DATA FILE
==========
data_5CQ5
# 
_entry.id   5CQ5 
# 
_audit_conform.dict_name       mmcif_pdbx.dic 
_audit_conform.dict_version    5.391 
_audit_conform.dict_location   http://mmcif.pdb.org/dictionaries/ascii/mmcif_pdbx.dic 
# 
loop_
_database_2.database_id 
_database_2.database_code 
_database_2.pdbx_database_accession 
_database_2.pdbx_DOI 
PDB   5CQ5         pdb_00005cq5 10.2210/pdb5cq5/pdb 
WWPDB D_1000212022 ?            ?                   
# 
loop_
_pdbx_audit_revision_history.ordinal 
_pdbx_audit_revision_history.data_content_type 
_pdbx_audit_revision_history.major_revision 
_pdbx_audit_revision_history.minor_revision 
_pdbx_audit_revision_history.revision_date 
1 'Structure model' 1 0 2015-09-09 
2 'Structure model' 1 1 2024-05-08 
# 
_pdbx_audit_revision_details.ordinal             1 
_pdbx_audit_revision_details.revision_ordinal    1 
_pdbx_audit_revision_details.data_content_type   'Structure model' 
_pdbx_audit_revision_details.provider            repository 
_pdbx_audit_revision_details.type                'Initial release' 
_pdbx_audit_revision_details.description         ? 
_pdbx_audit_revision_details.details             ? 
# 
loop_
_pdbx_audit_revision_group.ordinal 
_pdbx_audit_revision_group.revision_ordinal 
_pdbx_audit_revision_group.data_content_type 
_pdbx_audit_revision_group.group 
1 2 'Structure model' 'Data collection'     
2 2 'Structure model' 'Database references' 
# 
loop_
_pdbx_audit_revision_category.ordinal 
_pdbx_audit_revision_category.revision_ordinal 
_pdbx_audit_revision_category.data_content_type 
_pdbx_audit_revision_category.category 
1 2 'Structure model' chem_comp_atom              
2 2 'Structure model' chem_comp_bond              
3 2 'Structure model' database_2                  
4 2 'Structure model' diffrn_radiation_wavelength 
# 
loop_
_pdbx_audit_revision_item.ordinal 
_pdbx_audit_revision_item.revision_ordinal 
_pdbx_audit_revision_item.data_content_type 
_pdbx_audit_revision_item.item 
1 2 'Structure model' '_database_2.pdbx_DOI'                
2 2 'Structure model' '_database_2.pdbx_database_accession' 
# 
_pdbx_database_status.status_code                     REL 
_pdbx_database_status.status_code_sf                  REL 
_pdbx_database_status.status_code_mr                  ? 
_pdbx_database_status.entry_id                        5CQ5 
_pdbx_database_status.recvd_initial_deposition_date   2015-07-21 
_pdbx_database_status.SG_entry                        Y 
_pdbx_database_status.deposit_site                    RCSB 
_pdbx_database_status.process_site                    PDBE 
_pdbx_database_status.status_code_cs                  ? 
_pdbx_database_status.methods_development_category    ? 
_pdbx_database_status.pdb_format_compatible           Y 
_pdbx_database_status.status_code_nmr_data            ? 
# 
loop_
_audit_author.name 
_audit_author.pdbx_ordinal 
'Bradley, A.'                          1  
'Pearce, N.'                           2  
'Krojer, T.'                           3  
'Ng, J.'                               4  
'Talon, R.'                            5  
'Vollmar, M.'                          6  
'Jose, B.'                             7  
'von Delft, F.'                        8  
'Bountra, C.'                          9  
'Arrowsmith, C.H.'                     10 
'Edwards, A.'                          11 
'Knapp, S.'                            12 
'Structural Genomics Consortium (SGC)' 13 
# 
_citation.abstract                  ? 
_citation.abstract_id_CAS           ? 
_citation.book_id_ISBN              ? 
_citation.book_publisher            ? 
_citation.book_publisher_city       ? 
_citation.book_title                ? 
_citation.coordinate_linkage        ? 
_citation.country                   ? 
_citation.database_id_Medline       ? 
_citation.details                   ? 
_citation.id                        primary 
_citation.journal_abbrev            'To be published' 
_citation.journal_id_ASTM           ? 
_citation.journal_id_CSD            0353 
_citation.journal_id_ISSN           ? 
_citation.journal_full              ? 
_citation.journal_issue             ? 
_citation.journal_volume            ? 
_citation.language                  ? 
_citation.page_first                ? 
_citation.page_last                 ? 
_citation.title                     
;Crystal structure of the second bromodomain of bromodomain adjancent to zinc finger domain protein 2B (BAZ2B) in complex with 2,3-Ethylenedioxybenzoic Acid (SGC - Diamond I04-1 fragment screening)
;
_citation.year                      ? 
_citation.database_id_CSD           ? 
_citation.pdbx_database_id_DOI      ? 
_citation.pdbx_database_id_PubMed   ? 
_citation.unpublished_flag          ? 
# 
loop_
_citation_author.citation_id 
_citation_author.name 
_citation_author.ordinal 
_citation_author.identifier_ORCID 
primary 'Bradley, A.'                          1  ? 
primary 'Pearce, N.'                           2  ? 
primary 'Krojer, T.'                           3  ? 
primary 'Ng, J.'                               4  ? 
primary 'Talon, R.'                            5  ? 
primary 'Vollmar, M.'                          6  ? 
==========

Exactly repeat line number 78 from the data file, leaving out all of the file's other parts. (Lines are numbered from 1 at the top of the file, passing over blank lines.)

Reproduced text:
'Krojer, T.'                           3  